Hyperhomocysteinemia, which is a risk factor for recurrent pregnancy loss, is acquired as a result of deficiencies of vitamin B12 and folate B9 or related to a hereditary defect within the methionine-homocysteine pathway or it might be [Figure 1] oxidative damage, vascular smooth muscle proliferation, promotion of platelet activation, and aggregation. Disruption of normal procoagulant balance favoring thrombosis associated with the increase in plasma level of homocysteine is responsible for higher risk of thromboembolic events.[1] Physiological changes in pregnancy also induce a state of reactive hypercoagulability.[2] The risk of venous thromboembolism is increased 5–10-fold during pregnancy.[1] Furthermore, the association of pregnancy with thrombophilia is highly correlated with the occurrence of severe feto-maternal complications. For these reasons, the associations of thrombophilic state with the hypercoagulant state of the pregnancy lead to the recommendation of the anticoagulant treatment.
Figure 1: Metabolic pathway of homocysteine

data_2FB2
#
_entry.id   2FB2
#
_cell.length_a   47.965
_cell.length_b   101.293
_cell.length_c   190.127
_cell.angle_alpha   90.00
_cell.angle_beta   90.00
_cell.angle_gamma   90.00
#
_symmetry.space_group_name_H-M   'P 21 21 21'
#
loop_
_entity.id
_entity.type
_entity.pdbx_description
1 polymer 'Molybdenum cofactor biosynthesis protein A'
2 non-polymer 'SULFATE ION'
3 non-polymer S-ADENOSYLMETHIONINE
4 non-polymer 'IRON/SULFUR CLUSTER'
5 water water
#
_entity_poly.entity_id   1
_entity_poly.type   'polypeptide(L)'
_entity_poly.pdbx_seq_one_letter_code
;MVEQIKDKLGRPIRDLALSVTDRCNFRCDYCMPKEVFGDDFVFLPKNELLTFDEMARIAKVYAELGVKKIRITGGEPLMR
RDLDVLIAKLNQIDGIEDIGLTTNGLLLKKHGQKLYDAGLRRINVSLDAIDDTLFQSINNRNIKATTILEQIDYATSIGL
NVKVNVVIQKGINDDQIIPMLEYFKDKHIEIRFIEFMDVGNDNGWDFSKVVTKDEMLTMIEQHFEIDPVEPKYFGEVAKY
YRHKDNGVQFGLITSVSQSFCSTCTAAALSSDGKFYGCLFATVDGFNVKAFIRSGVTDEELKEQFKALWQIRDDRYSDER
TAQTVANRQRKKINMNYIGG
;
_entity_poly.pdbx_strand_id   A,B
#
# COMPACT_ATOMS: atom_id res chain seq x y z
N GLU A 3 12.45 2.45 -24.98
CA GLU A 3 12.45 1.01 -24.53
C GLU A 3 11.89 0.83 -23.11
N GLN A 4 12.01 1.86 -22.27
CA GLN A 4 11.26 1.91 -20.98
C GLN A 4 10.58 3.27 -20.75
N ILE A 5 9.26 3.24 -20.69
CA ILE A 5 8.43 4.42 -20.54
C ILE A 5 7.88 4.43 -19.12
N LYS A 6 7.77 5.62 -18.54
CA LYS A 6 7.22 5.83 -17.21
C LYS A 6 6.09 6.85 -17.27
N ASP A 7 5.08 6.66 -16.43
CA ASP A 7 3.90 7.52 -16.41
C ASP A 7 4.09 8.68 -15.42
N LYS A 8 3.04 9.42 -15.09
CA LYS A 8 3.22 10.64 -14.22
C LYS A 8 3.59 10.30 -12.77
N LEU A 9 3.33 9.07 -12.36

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The association of hyperhomocysteinemia with pregnancy creates a particular anesthetic challenge because predisposition to hypercoagulation requires anticoagulant treatment to prevent thromboembolism on a continuous basis, which potentiates the risk of postregional anesthesia hematoma. General anesthesia with nitrous oxide inhibits the conversion of homocysteine in methionine, which increases the risk of postanesthetic thrombosis.

The hypercoagulable state produced by homocysteinemia and anticoagulation therapy leads to a unique anesthetic circumstance that should be managed carefully. We are presenting a case report of a pregnant patient with hyperhomocysteinemia and the anesthetic implications and management presenting for emergency cesarean section.

  Case Report Top

A 29-year-old, G3P0A2 parturient at 35 weeks of gestation, American Society of Anesthesiologist (ASA) physical status II, 84 kg, 165 cm, with Mallampati class I airway, was admitted to hospital with complaints of leaking per vagina and history of hyperhomocysteinemia.

Hyperhomocysteinemia in our patient was diagnosed on screening for thrombophilia at 6 weeks of gestation, in view of past history of recurrent spontaneous abortions. She was genetically tested positive, for homozygous state for the C677T mutation at the level of methylene tetrahydrofolate reductase gene. During pregnancy, patient was begun and continued on daily dosage of enoxaparin 40 mg subcutaneously and aspirin 75 mg orally daily. Since the time of diagnosis, she was also started on daily doses of folic acid, vitamin B12, and B6. Her homocysteine level was 16 μmol/L (normal homocysteine level is <12 μmol/L at 6 months of period of gestation, and it is 4 μmol/L at 34 weeks of period of gestation).